Sir George Moseley: Highly valued civil servant

 

There is a point in the lives of politicians when you form close relationships, and often friendships, with particular civil servants. Then, overnight, with ministerial change or defeat of a government, the relationship evaporates. From October 1964 until he was promoted to assistant secretary in autumn 1965, I saw George Moseley working at close quarters. Moseley was the Principal Private Secretary to the cabinet minister Richard Crossman. I was Crossman's Parliamentary Private Secretary.

As an efficient allocator of departmental business as it pertained to his minister, Moseley was sans pareil. And he had a rare ability to convey to his seniors in acceptable terms where they were being unwise; this was quite a feat when those seniors were the formidable Crossman, Jimmy Jones, James Waddell, Ronald Brain and above all his own boss, the looming Beatrice Webb-like figure of Dame Evelyn Sharp, the Permanent Secretary.

Moseley's political orientation was never revealed, but there was little doubt that he could handle major, ferociously clever politicians. Crossman would yearn later, as Lord President of the Council, Leader of the House and Secretary of State for Health and Pensions, "Oh, that if only George Moseley could come back to me."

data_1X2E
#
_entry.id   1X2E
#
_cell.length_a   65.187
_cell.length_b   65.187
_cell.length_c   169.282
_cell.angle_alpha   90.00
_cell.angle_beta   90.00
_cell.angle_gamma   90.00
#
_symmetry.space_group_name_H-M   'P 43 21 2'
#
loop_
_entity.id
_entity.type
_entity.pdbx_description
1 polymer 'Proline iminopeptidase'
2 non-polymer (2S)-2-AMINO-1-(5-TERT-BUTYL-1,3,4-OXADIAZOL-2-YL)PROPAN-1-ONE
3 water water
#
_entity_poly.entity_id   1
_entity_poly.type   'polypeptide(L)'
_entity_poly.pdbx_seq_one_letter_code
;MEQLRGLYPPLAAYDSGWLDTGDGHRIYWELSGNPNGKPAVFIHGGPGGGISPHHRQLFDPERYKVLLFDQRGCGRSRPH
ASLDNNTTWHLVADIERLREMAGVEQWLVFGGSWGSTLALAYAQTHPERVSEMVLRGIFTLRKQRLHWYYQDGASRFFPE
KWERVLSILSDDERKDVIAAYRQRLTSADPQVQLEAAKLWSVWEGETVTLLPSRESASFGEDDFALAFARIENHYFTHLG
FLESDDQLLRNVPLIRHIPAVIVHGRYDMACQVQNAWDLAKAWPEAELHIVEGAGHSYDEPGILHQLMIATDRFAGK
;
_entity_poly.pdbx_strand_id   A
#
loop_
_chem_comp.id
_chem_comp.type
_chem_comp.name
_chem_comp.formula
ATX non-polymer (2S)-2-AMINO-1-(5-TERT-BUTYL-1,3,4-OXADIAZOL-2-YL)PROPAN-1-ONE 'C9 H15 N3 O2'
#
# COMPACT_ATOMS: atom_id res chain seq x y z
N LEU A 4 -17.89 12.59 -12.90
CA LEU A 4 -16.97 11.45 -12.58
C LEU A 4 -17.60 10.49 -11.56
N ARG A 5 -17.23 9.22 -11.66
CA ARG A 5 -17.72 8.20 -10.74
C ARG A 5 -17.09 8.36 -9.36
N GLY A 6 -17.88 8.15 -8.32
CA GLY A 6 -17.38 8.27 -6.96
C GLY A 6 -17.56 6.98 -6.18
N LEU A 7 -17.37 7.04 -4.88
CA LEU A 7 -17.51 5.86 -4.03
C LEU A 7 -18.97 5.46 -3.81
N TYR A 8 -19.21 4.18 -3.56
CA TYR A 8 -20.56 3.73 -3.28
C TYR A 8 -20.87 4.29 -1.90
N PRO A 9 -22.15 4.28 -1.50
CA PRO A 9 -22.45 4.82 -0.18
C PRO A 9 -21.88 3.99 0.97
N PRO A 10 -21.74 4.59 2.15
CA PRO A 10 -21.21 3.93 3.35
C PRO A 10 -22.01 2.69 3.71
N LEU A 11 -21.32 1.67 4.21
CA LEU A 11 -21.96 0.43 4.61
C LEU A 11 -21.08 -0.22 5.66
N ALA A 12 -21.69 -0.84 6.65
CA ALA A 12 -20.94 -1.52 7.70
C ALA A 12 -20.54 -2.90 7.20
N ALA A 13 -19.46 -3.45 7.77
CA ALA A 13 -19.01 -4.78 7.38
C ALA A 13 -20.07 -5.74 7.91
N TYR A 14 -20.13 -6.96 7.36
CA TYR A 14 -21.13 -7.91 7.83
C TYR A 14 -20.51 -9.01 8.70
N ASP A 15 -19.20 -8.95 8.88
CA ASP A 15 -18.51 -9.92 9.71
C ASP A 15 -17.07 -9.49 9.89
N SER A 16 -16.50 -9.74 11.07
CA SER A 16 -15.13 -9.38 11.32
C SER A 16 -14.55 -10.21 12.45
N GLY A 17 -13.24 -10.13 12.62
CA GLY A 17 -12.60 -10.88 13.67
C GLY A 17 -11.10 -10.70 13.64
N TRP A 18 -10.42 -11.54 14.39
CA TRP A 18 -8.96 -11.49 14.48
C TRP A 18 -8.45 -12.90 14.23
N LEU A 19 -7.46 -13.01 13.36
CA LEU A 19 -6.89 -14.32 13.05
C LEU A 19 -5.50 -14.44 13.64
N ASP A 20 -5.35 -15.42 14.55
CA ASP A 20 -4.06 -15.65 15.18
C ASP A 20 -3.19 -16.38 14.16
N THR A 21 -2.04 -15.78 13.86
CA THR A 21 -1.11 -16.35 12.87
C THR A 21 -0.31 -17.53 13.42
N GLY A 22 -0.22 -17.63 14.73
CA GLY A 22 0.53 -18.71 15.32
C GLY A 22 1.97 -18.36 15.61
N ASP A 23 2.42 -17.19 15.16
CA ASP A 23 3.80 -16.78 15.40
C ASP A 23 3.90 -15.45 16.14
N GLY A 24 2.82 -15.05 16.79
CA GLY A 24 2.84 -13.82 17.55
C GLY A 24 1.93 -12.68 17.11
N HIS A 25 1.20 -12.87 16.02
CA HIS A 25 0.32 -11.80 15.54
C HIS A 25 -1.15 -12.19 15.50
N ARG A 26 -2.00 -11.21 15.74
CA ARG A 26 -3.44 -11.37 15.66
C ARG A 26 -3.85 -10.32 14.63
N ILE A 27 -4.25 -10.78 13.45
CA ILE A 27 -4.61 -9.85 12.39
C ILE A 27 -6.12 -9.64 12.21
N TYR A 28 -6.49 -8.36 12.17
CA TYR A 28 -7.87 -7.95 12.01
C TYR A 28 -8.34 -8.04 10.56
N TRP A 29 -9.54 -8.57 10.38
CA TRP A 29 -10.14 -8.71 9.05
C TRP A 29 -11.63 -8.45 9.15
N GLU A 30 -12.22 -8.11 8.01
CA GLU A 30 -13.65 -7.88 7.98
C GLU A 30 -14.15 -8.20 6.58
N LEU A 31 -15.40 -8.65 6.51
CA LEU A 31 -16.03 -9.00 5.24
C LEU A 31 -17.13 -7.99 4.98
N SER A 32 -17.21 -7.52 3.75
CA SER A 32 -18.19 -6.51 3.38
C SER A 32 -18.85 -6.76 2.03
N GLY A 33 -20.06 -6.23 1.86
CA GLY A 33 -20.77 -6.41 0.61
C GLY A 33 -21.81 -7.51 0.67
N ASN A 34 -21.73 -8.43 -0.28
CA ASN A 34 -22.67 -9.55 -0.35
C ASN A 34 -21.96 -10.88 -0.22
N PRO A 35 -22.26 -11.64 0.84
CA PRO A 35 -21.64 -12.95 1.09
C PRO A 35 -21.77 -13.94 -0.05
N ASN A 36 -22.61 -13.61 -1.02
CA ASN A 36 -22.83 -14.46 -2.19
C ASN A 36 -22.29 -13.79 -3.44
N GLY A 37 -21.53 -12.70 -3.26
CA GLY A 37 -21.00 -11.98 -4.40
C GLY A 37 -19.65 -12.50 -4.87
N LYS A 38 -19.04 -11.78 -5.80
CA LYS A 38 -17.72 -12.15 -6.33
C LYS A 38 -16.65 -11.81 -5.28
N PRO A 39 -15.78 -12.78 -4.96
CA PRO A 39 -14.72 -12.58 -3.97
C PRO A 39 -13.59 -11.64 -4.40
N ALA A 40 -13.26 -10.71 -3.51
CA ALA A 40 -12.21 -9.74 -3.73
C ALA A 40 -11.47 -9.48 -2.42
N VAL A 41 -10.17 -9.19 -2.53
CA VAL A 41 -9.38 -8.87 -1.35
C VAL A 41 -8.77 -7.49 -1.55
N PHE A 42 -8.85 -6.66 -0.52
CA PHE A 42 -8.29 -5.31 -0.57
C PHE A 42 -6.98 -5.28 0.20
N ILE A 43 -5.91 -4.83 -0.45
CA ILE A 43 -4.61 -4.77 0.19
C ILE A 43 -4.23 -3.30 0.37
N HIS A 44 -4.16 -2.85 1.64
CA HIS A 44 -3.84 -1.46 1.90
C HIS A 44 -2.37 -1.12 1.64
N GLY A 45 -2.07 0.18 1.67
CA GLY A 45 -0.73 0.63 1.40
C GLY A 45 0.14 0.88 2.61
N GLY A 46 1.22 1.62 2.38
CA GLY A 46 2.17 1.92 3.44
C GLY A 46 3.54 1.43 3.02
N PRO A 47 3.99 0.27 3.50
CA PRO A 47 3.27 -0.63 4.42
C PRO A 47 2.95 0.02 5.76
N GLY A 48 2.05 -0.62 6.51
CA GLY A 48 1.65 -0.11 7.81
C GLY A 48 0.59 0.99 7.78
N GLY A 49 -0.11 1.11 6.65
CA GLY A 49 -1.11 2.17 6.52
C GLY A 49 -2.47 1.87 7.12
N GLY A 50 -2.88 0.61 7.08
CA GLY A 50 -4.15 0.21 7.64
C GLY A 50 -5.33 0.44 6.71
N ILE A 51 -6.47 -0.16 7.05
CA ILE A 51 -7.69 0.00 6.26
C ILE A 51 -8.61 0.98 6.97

I was an astonished fly on the wall in October 1964 when Crossman turned to Moseley and said that he must teach him how to handle all the correspondence that came to the department. The great diarist records, "He sat opposite me with his owlish eyes and said to me, 'Well, minister, you see there are three ways of handling it. A letter can either be answered by you personally, in your own handwriting; or we can draft a personal reply for you to sign; or, if the letter is not worth your answering personally we can draft an official answer."

"What's an official answer?" I asked. "Well, it says the minister has received your letter, and then the department replies. We'll draft all three variants. And if you just tell us which you want..." "How do I do that?" I asked. "Well, you can put all your in-tray into your out-tray," he said, "and if you put it in without a mark on it then we will deal with it and you need never see it again."

George Moseley, the son of William Moseley MBE, told me that he owed his career to his education at the High School of Glasgow, where the Rector, Dr Lees, insisted on the rigorous academic standards. He joined the RAF in 1943 and was posted as a pilot officer to Iraq. Half a century later, he told colleagues he thought Tony Blair was reckless in going along with the Americans to war. "I know that country," he said. "It will be easier to get in than get out."